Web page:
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Child custody and parental relocation

On Behalf of | Mar 20, 2024 | Divorce Law

Child custody and parenting time can be contentious issues long after a divorce has been finalized. For Lancaster parents, one of the most difficult issues in child custody concerns a custodial parent who wants to relocate with the child.

There are laws regarding relocation and parents need to know their rights.

Key factors with a proposed parental relocation

Pennsylvania law requires that anyone with custody rights to the child approves the relocation. All must be informed by the party who is relocating that the move is being planned. All vital information regarding the move – when it will take place, where they are relocating to, how to contact them – must be provided.

Those who oppose the relocation have the right to lodge an objection. As part of that, they can ask the court for an order to stop the move on a temporary or permanent basis. As part of a relocation, custody and parenting time orders will need to be updated. The non-relocating parent can also object to the modification.

The court will hear each side regarding the relocation. The relocating parent must show why the move is being made. For example, they might have family in another area or be moving for a new job. The court will consider the parents’ relationship; the child’s relationship with both parents; how old the child is and where they are developmentally; the distance and how feasible it is to maintain a relationship between the child and the non-relocating parent; if the child has a preference and the maturity to express it; relevant behaviors; and how the move will impact everyone involved.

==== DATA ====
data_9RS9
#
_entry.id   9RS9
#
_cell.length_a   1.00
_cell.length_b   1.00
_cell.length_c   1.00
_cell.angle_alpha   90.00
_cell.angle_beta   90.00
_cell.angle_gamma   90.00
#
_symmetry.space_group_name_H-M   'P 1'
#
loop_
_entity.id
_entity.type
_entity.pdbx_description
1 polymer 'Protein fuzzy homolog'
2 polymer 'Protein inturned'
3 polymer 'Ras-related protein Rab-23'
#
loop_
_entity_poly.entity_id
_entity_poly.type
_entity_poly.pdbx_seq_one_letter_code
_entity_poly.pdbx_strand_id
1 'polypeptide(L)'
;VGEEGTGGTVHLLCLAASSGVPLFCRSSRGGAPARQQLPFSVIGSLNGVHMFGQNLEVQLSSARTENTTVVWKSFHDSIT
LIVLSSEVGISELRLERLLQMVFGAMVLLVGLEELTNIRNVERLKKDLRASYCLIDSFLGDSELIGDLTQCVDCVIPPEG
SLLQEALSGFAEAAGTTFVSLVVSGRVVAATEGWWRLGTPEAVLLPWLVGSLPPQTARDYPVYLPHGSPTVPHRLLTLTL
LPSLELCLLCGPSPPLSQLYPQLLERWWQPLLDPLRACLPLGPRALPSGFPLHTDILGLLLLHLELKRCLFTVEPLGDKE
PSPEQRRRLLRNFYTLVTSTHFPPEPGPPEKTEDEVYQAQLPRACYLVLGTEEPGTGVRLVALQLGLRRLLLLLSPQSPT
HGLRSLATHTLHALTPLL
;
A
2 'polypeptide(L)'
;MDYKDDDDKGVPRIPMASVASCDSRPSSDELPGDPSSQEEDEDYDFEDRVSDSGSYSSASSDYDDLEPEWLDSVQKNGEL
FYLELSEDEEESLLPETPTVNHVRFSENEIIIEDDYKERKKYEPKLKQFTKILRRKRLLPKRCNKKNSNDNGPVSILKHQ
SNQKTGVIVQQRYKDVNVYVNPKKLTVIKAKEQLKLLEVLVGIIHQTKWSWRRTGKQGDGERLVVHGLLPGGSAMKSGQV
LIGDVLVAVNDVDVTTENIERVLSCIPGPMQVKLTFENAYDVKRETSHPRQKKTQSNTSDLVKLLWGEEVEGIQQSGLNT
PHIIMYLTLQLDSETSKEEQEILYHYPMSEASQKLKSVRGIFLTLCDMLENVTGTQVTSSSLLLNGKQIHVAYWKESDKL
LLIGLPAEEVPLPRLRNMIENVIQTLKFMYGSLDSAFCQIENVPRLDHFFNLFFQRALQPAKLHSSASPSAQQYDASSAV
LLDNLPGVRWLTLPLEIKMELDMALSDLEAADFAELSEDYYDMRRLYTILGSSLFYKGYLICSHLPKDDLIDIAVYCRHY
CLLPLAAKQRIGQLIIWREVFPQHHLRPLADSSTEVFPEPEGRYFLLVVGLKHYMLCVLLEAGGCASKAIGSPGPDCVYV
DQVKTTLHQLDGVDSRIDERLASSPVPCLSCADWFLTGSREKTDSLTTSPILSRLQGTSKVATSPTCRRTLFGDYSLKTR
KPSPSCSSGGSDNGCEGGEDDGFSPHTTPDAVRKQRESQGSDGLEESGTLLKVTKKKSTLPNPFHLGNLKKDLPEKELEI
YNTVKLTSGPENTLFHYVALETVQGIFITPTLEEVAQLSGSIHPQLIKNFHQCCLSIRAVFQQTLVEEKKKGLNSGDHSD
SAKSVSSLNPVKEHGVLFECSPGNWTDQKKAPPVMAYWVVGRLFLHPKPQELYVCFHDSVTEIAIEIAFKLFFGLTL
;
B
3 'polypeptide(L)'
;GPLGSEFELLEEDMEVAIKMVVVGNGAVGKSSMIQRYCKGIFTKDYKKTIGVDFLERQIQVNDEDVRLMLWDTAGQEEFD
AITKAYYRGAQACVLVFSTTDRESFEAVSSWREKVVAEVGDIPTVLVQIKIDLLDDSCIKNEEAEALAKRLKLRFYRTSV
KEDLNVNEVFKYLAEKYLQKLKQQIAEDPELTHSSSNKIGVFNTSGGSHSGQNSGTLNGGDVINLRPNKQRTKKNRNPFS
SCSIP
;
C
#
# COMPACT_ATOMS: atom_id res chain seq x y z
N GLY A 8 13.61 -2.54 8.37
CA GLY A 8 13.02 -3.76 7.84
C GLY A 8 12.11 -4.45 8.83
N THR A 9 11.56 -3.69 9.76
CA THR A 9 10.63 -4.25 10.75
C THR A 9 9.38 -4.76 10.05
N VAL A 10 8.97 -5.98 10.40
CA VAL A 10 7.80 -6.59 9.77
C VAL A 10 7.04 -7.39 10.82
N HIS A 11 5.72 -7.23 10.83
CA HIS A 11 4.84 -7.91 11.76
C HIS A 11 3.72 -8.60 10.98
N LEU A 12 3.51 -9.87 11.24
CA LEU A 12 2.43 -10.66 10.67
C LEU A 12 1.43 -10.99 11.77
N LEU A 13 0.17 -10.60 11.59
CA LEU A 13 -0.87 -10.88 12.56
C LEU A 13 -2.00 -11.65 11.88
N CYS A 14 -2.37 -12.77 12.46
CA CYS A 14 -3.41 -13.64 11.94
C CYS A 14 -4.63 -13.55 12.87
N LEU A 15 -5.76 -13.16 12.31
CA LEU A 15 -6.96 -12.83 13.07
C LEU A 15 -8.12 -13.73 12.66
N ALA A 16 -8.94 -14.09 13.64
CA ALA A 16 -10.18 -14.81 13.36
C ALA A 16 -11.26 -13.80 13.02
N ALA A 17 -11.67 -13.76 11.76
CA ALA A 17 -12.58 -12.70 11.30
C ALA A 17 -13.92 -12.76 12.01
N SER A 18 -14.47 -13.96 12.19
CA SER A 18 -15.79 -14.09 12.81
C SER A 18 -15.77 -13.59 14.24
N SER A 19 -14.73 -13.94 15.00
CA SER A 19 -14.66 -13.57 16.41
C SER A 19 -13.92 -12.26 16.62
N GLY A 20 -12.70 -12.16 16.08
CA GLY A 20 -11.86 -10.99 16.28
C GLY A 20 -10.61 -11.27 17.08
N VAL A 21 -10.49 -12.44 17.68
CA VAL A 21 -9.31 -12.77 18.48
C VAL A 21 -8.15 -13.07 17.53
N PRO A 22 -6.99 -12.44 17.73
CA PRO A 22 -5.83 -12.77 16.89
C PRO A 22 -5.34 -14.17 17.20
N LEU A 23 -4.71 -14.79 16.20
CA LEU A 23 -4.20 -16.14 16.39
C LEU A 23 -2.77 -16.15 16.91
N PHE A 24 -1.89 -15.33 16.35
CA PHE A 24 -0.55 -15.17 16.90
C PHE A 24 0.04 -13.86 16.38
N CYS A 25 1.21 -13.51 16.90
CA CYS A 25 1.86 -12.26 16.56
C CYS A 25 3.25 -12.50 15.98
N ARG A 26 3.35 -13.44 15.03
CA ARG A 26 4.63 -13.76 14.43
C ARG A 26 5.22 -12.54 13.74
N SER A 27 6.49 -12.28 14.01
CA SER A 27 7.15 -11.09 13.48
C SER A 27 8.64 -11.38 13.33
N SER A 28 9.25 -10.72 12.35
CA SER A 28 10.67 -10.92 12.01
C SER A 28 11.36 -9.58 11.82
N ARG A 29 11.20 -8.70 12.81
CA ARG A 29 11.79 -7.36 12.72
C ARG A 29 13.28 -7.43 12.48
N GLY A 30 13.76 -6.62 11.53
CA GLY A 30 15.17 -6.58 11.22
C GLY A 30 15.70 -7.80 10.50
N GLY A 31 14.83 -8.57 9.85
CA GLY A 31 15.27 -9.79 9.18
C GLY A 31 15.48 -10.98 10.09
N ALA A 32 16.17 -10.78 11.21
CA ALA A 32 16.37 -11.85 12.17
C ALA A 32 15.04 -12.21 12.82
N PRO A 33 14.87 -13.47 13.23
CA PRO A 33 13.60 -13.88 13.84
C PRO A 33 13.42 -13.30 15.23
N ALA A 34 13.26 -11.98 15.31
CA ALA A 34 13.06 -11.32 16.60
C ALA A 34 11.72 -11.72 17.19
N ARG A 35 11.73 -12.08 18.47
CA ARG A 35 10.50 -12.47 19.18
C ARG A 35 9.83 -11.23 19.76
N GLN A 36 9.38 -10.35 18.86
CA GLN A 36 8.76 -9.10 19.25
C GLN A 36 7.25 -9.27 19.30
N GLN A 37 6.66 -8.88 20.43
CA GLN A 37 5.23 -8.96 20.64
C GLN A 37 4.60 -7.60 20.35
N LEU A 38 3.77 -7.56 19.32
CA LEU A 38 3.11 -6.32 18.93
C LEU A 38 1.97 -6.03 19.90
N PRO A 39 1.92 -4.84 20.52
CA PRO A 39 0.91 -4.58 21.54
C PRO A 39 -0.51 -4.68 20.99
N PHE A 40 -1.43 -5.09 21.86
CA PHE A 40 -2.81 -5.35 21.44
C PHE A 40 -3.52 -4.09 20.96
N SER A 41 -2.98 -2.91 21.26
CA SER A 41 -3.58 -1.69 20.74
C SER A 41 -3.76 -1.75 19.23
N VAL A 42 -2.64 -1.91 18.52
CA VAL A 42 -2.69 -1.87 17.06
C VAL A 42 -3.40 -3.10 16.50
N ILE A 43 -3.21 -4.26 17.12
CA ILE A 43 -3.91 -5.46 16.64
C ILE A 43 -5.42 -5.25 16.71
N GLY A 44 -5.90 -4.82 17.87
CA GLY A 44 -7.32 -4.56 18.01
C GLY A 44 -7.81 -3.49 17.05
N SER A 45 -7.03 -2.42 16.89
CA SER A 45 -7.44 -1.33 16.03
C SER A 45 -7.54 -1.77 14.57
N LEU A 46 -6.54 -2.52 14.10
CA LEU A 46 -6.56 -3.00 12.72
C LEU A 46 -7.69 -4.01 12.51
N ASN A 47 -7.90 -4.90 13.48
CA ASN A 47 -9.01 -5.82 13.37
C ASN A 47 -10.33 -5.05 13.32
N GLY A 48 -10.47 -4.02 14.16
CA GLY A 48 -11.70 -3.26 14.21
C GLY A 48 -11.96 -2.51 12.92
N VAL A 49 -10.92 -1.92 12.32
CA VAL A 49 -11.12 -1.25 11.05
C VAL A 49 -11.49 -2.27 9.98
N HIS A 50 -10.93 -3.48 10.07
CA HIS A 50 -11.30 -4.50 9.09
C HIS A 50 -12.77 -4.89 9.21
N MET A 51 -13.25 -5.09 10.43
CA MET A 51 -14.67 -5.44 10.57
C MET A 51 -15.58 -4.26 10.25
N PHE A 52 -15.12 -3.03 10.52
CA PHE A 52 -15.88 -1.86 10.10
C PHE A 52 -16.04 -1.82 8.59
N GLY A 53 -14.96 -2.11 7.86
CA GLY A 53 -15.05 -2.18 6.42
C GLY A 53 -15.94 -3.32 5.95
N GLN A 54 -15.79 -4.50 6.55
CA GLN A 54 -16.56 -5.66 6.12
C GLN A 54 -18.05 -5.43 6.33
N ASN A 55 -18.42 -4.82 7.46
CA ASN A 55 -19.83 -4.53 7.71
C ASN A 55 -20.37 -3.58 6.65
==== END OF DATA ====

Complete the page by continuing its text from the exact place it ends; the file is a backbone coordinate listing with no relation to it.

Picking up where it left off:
Parents need to prepare for a potential relocation with a child

As with any child-related matter in a family law case, the primary issue is the child’s best interests. In some cases, the parents are flexible and will accept a relocation, working out lingering challenges to keep the child in contact with the non-relocating parent. In others, it is acrimonious with the sides in dispute over the proposed move. Both parents must be ready to state their case to try and reach a positive outcome not just for them, but for the child as well.